After the meeting, the SEN Officer will pull together the information and the outcomes that were decided at the meeting and include those in a draft EHC Plan. This will be sent to you, or your young person if they are over 16 and able to make decisions for themselves, to read and to agree. You will be given 15 days to get back to the local authority about the content of the EHC Plan.
You will also be asked to fill in the name of the particular setting, school or college that you would like to be named in Part I.
Once the EHCP is finalised, you, or your young person if they are over 16 and able to make decisions for themselves, will receive a copy, with a letter explaining what you can do if you are not happy with the finalised plan.
As with a Statement, there is a review process for an EHC Plan. It will be reviewed annually if a child is over five. For children 0 - 5 the local authority should consider reviewing the EHC plan every three to six months as a young child can change so much in a short time.
If there is a sudden change in a child or young person’s learning needs, you could request an interim review of your child’s EHC Plan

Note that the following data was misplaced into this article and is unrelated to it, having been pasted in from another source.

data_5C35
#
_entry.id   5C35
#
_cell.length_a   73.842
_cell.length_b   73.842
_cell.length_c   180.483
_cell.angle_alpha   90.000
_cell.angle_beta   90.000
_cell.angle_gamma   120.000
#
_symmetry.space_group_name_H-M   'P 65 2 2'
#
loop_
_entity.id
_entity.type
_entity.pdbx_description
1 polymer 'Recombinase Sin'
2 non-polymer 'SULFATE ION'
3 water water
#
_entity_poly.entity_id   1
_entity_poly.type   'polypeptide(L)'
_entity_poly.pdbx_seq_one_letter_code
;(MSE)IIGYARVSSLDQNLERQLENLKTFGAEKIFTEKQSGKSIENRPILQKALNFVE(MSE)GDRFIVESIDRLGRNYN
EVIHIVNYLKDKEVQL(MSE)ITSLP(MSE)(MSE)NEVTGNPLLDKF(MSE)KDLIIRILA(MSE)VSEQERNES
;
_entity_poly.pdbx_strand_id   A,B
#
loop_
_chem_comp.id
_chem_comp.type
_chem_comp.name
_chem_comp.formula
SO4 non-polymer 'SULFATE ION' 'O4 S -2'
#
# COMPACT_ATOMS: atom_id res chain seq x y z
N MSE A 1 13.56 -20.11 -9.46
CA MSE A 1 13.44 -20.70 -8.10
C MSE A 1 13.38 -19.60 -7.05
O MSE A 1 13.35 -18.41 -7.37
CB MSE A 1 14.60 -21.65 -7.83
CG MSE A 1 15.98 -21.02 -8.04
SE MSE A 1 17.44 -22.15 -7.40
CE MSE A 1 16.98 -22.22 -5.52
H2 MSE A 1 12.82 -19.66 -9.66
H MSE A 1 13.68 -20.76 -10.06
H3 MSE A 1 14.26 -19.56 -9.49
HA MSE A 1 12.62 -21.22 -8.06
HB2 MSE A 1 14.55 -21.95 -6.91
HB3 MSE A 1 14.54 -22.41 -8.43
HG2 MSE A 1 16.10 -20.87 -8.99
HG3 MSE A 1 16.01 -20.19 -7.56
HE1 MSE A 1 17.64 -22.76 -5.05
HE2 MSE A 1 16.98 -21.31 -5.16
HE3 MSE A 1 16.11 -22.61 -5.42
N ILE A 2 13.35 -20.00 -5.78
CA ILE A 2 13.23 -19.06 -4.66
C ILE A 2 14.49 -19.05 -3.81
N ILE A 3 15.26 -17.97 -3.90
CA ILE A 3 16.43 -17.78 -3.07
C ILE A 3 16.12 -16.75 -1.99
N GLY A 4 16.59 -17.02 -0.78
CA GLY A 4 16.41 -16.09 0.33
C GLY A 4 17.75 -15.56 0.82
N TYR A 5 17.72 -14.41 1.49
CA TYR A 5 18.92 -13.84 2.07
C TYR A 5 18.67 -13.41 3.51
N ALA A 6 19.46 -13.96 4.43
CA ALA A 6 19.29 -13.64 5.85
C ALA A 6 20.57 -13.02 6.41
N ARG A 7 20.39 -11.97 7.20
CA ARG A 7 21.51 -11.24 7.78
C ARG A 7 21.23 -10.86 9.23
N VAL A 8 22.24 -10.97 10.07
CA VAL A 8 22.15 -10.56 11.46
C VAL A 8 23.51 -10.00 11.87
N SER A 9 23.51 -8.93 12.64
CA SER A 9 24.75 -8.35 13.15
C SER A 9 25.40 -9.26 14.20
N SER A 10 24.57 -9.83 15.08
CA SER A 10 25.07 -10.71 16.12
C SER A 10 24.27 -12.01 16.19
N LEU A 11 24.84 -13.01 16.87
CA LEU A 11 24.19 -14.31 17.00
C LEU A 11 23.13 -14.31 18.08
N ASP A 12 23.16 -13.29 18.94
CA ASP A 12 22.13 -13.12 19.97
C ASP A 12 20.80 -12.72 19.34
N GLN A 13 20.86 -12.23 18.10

If there are specific changes to a child’s health or circumstances that mean the health or social provision need changing, the EHC Plan can be amended without a full review or re-assessment.
A child or young person’s school or setting can make a request, as can a parent. Under the new law, a young person (16-25) can also make a request themselves.
In making its decision about whether a child or young person needs an EHC Needs assessment the local authority has to look at what support has already been provided and whether there has been any progress. If a school or setting makes the request, they will able to provide evidence of support, attainment and rate of progress.
For more information about the EHCP process and requesting an EHCP please have a look at the information page on the Local Offer.